Netanyahu, Liberman meet in bid to solve coalition impasse

Yisrael Beytenu says its leader and PM discussed ‘preservation of the status quo on issues of religion and state’; but party’s demands still at odds with ultra-Orthodox

Raoul Wootliff is the Times of Israel's former political correspondent and producer of the Daily Briefing podcast.

Avigdor Liberman (left), and Benjamin Netanyahu sharing a private word in January 2013. (Tsafrir Abayov/Flash90)
Avigdor Liberman (left), and Benjamin Netanyahu sharing a private word in January 2013. (Tsafrir Abayov/Flash90)

Yisrael Beytenu head Avigdor Liberman met Wednesday afternoon with Prime Minister Benjamin Netanyahu in a bid to find a way out of a looming impasse with the ultra-Orthodox parties, a day after vowing that his secularist faction would not join a “coalition of religious coercion.”

A statement released by Yisrael Beytenu after the meeting said it had been conducted “in good spirits” and that it “centered around the formulation of an agreed-upon security policy and the preservation of the status quo on issues of religion and state.”

Those were two of the key issues that Liberman on Tuesday said would determine whether he joins the coalition, as he did immediately after the 2015 election, or opt instead to sit out to keep his party out of the government.

Without Yisrael Beytenu’s five seats, Netanyahu would only have the possible support of 60 MKs out of the Knesset’s 120, making it nearly impossible to rule.

According to Channel 12 news, Likud negotiator Natan Eshel was exploring the possibility of trying to convince a lawmaker from another party to break away and join the future coalition.

Yisrael Beytenu party leader Avigdor Liberman leads a faction meeting at the Knesset on April 30, 2019. (Noam Revkin Fenton/Flash90)

On Tuesday, Liberman told his Yisrael Beytenu MKs that that one of his key conditions for joining the coalition would be “creating an agreed-upon security policy.” But he admitted that his party’s position on religion and state issues presented a bigger obstacle.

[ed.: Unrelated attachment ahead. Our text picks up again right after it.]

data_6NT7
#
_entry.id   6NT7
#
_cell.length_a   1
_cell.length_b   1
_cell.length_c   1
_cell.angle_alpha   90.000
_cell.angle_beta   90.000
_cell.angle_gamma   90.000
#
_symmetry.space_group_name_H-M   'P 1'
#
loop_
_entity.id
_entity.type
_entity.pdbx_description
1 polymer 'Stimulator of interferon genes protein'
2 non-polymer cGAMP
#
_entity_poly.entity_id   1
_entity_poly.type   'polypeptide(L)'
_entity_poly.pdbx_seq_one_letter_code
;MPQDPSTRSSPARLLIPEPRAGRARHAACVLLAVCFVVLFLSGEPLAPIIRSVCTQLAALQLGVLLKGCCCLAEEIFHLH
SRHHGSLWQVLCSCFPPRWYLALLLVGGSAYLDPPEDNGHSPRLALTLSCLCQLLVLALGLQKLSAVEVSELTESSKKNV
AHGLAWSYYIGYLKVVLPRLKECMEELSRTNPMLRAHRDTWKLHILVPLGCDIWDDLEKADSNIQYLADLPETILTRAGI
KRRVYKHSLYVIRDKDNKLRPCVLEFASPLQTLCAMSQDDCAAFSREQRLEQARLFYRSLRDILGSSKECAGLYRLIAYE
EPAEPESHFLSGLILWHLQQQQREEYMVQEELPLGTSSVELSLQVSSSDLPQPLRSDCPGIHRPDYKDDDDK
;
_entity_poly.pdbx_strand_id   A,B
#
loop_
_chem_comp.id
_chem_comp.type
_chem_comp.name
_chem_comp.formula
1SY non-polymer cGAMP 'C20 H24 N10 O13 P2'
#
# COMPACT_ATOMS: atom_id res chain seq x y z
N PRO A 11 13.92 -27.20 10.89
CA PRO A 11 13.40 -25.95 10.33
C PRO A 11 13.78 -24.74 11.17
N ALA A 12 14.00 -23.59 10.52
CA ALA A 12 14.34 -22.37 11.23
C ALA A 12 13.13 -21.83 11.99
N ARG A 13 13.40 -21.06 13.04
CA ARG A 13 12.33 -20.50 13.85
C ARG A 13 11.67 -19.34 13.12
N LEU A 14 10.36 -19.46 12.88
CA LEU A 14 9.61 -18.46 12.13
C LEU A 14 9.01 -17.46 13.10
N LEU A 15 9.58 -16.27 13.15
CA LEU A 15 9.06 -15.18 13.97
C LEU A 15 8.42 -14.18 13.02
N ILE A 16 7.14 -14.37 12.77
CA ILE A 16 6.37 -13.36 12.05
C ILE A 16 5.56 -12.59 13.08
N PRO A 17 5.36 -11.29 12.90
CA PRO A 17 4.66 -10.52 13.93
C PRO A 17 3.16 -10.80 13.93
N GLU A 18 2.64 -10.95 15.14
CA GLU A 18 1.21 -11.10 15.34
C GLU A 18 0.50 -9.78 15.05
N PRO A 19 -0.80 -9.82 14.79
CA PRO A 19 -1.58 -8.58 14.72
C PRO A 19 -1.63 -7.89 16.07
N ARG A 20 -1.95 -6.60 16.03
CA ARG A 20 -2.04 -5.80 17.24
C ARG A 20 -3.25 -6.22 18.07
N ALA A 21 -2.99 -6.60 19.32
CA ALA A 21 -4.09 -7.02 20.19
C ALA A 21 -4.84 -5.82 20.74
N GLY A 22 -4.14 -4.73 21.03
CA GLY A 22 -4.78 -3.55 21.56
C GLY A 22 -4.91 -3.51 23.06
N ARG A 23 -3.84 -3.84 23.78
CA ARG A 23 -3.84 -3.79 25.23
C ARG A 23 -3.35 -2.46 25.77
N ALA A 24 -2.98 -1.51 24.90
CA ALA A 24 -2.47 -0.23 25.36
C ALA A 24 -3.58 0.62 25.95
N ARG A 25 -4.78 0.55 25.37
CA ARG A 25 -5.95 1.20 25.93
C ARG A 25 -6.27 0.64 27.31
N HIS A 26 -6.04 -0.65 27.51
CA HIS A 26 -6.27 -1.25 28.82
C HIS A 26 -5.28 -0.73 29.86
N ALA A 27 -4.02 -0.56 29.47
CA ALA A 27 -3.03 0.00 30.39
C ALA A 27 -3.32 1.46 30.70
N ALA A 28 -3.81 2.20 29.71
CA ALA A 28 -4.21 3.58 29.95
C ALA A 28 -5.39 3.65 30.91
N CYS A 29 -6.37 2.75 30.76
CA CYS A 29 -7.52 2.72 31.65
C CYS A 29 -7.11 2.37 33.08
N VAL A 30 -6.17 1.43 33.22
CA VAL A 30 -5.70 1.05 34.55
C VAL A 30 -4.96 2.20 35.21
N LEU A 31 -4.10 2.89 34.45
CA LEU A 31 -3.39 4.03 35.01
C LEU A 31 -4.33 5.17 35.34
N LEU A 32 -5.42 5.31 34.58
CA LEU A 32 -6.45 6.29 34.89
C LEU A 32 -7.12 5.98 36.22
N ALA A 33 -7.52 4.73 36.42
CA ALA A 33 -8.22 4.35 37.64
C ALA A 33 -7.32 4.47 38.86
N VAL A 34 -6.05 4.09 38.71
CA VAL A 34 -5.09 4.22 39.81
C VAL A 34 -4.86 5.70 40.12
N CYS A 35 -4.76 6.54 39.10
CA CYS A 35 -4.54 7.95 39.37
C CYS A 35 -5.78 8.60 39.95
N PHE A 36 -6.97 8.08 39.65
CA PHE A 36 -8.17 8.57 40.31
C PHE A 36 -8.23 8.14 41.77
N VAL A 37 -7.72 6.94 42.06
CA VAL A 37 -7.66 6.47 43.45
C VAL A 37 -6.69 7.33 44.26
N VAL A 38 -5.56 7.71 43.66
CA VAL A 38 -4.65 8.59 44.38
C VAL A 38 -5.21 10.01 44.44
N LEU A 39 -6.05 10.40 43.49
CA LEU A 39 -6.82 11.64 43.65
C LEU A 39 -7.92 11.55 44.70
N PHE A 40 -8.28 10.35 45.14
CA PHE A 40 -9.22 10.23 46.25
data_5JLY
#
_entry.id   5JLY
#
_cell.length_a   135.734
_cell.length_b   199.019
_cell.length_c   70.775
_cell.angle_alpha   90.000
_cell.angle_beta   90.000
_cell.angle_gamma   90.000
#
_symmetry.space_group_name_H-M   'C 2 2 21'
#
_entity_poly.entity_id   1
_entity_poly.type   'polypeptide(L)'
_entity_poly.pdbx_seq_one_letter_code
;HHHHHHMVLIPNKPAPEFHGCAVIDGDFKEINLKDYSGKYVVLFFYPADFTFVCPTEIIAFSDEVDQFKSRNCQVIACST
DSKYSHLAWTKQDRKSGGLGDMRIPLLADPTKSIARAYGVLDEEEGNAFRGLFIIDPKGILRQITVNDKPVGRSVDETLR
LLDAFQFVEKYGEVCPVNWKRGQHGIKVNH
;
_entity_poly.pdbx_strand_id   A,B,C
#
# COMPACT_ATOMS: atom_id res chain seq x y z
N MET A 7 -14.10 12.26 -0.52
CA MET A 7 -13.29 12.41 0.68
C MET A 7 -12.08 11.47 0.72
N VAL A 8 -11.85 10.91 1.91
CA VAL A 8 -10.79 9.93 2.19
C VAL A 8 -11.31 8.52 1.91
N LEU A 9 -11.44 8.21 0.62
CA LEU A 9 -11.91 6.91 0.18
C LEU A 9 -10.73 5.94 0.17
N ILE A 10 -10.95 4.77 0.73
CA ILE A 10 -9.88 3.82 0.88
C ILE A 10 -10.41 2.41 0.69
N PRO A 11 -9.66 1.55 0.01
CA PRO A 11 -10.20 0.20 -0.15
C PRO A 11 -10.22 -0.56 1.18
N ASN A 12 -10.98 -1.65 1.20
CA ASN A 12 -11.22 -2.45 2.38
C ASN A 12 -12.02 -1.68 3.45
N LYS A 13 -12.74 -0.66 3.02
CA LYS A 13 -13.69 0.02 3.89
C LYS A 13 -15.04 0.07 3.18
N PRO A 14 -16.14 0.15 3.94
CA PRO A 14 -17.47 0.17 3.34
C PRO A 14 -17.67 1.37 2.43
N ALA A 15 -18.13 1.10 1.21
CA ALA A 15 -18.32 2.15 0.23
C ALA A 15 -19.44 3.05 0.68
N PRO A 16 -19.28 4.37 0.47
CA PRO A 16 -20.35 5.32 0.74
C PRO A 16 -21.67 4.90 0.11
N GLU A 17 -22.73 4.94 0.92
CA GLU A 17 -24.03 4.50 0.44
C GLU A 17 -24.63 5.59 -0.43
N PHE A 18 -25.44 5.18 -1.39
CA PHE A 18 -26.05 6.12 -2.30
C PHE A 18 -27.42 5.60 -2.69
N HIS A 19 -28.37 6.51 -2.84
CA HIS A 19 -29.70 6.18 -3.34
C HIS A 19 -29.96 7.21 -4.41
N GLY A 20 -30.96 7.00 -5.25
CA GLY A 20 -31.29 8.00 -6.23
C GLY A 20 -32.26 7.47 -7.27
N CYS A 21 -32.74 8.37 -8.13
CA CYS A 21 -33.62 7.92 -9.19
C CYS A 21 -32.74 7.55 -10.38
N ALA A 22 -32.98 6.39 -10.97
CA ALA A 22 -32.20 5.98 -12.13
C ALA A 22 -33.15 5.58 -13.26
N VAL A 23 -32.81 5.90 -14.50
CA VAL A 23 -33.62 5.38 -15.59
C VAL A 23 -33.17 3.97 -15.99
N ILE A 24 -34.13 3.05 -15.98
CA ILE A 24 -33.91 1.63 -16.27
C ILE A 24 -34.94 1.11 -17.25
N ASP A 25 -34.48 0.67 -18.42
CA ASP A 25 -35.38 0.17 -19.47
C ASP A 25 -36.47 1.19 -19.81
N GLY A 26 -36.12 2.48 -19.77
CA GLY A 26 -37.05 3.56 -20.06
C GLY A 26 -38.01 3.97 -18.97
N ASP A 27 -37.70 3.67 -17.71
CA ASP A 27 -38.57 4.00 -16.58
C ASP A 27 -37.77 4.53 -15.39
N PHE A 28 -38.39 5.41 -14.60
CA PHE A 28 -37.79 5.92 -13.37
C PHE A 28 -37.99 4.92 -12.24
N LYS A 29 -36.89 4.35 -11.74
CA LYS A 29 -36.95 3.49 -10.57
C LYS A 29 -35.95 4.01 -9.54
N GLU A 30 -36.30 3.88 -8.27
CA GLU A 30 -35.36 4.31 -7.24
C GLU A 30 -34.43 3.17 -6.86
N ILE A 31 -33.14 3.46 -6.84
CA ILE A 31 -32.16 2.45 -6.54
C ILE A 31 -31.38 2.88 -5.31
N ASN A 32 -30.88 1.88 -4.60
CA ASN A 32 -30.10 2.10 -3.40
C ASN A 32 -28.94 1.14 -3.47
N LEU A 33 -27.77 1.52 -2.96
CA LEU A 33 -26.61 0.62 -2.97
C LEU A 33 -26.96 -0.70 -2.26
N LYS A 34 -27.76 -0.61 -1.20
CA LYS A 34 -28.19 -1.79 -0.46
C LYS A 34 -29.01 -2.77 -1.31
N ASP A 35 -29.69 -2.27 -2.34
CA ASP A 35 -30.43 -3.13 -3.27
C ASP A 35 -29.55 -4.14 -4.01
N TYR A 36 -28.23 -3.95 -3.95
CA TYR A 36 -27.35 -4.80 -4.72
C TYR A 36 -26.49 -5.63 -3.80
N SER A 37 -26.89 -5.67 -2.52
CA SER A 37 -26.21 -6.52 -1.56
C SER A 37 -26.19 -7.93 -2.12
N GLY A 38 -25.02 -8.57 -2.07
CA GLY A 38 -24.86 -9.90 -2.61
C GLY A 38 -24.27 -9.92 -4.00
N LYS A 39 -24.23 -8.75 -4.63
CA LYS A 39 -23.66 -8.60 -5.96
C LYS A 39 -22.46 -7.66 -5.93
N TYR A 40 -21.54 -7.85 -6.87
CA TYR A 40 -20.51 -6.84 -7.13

“We support and want a Jewish state but we oppose and will not accept religious coercion,” he said, railing against demands made by the Shas and United Torah Judaism parties for control over various religion and state issues. “We will not join a coalition of religious coercion.”

One of the thorniest issue is legislation regulating — and limiting — exemptions to military conscription for ultra-Orthodox students, which the secularist Liberman is insisting should be passed without amendment, while ultra-Orthodox parties have said they will not join the coalition if it is advanced without changes. Both Yisrael Beytenu and the ultra-Orthodox are essential for Netanyahu if he is to assemble a governing coalition with a majority of Knesset seats.

In 2017, the High Court of Justice ruled that a 2015 version of Israel’s draft law granting most yeshiva students exemptions from service was unconstitutional, telling lawmakers they must pass new guidelines for ultra-Orthodox enlistment. In 2018, the court granted the government another month and a half to pass the bill, extending an early December deadline to mid-January, but the Knesset was then dissolved and elections set for April 9.

Hundreds of Ultra-Orthodox Jews clash with Israeli police during a protest in Jerusalem on April 10, 2014, following the arrest of a haredi draft-dodger and against a bill intended to enforce the haredi enlistment into the IDF (Photo credit: Yonatan Sindel/Flash90)

Earlier this month, the leader of ultra-Orthodox United Torah Judaism (UTJ) party insisted that he would not join Netanyahu’s new government if the proposed legislation on drafting ultra-Orthodox yeshiva students into the army isn’t changed, heralding tough coalition-building negotiations for the premier.

Yaakov Litzman, the current deputy health minister, said all his party’s demands were coordinated with fellow ultra-Orthodox party Shas. UTJ and Shas have eight Knesset seats each.

Coalition talks were mostly on hold during the Passover holiday last week. Netanyahu technically has 28 days to form a coalition, giving him until mid-May, and he may ask President Reuven Rivlin for a two-week extension.

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